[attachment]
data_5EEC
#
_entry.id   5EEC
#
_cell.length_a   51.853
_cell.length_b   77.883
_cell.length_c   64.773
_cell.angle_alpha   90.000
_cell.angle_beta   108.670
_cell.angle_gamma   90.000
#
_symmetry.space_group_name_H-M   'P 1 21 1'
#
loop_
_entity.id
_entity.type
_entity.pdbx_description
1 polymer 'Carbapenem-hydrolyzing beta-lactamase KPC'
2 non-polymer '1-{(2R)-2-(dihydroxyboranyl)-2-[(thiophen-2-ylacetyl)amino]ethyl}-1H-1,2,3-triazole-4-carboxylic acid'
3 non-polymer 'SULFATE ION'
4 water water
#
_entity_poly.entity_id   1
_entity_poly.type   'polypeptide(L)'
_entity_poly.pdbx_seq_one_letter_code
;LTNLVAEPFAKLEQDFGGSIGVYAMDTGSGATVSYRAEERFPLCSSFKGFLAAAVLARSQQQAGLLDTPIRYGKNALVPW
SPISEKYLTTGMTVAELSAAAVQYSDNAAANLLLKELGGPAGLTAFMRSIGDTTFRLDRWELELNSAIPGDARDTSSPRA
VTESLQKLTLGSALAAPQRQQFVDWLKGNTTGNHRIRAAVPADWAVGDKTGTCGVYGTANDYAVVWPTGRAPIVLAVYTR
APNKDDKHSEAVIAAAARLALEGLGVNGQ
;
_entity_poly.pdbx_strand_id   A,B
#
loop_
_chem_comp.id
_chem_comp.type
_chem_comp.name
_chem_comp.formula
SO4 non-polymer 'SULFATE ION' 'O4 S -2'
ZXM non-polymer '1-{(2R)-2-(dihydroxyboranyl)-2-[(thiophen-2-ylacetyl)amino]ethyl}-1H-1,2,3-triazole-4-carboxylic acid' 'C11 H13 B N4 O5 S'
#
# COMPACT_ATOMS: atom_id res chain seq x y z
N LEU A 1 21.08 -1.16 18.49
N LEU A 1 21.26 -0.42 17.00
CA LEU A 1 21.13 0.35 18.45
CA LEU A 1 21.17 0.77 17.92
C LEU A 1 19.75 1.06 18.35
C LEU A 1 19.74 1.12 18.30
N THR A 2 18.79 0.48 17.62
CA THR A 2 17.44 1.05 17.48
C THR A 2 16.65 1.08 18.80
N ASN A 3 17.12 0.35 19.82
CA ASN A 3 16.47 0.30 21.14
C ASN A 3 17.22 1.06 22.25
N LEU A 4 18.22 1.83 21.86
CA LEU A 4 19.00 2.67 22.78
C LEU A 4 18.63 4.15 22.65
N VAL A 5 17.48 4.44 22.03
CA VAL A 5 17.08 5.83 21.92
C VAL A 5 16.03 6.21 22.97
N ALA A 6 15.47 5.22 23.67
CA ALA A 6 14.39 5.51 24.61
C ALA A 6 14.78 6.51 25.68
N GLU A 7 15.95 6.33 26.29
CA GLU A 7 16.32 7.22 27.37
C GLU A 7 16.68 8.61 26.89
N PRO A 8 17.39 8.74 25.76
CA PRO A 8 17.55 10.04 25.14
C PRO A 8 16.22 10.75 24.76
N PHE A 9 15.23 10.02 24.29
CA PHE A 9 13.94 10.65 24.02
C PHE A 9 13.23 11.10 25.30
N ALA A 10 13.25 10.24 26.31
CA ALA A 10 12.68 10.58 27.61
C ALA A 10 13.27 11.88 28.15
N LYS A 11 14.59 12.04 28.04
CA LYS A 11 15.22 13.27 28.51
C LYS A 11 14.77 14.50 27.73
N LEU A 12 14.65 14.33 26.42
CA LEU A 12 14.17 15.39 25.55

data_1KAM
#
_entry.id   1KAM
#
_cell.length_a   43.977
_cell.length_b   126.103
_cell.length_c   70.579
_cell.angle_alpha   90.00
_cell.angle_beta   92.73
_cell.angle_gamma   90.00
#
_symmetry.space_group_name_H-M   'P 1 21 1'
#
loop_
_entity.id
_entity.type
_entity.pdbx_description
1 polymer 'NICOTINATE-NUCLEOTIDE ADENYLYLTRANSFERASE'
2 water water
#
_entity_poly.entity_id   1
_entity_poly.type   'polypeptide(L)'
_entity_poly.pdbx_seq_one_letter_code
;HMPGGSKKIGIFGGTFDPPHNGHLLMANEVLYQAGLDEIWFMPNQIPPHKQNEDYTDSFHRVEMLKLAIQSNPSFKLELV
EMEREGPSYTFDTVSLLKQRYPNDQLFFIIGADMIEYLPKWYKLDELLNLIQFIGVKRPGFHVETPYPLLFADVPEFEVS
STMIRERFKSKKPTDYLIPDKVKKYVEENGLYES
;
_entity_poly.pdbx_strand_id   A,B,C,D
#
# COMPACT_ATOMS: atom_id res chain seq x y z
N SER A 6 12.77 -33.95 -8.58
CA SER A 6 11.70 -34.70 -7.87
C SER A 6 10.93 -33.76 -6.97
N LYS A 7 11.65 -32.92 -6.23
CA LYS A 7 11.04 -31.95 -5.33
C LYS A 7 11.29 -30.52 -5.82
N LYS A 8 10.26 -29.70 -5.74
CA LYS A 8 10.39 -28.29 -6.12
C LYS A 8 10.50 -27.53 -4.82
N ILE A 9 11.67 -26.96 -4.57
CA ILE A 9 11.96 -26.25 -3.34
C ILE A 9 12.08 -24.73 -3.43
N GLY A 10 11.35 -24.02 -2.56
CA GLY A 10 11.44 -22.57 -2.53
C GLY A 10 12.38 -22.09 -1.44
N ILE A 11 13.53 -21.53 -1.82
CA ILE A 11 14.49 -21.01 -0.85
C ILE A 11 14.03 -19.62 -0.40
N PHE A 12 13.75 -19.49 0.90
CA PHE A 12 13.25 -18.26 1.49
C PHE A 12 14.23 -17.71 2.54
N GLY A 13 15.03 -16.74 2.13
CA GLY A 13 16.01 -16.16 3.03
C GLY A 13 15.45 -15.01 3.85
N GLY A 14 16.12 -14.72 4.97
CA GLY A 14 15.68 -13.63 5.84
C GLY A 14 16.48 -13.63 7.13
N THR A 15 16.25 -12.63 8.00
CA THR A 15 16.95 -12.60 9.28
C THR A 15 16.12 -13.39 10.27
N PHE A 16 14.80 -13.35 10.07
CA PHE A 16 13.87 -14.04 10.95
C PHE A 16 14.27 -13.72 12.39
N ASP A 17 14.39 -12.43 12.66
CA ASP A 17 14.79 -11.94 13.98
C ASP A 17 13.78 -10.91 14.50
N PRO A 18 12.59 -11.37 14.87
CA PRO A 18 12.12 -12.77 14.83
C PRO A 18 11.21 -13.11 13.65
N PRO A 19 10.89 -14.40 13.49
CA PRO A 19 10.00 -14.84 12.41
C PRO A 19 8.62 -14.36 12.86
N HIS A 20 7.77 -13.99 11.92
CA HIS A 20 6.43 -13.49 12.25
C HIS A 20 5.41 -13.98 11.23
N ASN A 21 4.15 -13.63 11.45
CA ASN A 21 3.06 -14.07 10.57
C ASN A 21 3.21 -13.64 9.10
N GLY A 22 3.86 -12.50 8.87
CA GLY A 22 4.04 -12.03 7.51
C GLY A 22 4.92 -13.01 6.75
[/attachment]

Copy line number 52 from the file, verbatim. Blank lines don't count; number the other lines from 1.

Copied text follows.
CA ASN A 3 16.47 0.30 21.14